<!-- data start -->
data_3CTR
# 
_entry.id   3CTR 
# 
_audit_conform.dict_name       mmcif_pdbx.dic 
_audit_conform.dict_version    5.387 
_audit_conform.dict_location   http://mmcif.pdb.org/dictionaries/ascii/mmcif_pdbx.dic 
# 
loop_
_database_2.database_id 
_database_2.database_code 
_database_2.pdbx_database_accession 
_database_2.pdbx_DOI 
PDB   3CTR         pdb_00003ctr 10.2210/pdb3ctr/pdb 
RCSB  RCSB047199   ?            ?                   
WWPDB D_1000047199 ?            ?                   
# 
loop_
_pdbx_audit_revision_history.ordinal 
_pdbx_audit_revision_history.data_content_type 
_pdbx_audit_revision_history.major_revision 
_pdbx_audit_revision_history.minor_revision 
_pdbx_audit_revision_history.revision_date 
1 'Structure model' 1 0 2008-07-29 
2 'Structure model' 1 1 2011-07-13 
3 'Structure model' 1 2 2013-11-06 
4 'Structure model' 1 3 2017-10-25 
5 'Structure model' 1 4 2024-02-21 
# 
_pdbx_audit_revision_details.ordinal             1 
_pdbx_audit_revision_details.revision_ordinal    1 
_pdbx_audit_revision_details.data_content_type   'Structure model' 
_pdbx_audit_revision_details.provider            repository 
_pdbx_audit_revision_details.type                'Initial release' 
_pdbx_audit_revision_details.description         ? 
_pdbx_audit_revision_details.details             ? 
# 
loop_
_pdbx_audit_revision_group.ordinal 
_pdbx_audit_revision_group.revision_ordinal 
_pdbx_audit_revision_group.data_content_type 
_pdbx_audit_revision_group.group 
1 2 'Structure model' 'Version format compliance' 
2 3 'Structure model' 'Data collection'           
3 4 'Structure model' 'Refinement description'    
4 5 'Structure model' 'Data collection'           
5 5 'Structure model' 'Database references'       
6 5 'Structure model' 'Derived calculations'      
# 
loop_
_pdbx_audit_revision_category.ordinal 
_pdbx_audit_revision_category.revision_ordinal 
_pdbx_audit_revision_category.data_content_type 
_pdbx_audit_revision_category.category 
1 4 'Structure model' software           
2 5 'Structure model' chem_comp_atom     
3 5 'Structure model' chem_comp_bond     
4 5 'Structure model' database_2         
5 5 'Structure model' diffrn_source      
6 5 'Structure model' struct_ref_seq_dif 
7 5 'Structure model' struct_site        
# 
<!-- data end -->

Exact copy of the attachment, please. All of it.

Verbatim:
data_3CTR
# 
_entry.id   3CTR 
# 
_audit_conform.dict_name       mmcif_pdbx.dic 
_audit_conform.dict_version    5.387 
_audit_conform.dict_location   http://mmcif.pdb.org/dictionaries/ascii/mmcif_pdbx.dic 
# 
loop_
_database_2.database_id 
_database_2.database_code 
_database_2.pdbx_database_accession 
_database_2.pdbx_DOI 
PDB   3CTR         pdb_00003ctr 10.2210/pdb3ctr/pdb 
RCSB  RCSB047199   ?            ?                   
WWPDB D_1000047199 ?            ?                   
# 
loop_
_pdbx_audit_revision_history.ordinal 
_pdbx_audit_revision_history.data_content_type 
_pdbx_audit_revision_history.major_revision 
_pdbx_audit_revision_history.minor_revision 
_pdbx_audit_revision_history.revision_date 
1 'Structure model' 1 0 2008-07-29 
2 'Structure model' 1 1 2011-07-13 
3 'Structure model' 1 2 2013-11-06 
4 'Structure model' 1 3 2017-10-25 
5 'Structure model' 1 4 2024-02-21 
# 
_pdbx_audit_revision_details.ordinal             1 
_pdbx_audit_revision_details.revision_ordinal    1 
_pdbx_audit_revision_details.data_content_type   'Structure model' 
_pdbx_audit_revision_details.provider            repository 
_pdbx_audit_revision_details.type                'Initial release' 
_pdbx_audit_revision_details.description         ? 
_pdbx_audit_revision_details.details             ? 
# 
loop_
_pdbx_audit_revision_group.ordinal 
_pdbx_audit_revision_group.revision_ordinal 
_pdbx_audit_revision_group.data_content_type 
_pdbx_audit_revision_group.group 
1 2 'Structure model' 'Version format compliance' 
2 3 'Structure model' 'Data collection'           
3 4 'Structure model' 'Refinement description'    
4 5 'Structure model' 'Data collection'           
5 5 'Structure model' 'Database references'       
6 5 'Structure model' 'Derived calculations'      
# 
loop_
_pdbx_audit_revision_category.ordinal 
_pdbx_audit_revision_category.revision_ordinal 
_pdbx_audit_revision_category.data_content_type 
_pdbx_audit_revision_category.category 
1 4 'Structure model' software           
2 5 'Structure model' chem_comp_atom     
3 5 'Structure model' chem_comp_bond     
4 5 'Structure model' database_2         
5 5 'Structure model' diffrn_source      
6 5 'Structure model' struct_ref_seq_dif 
7 5 'Structure model' struct_site        
# 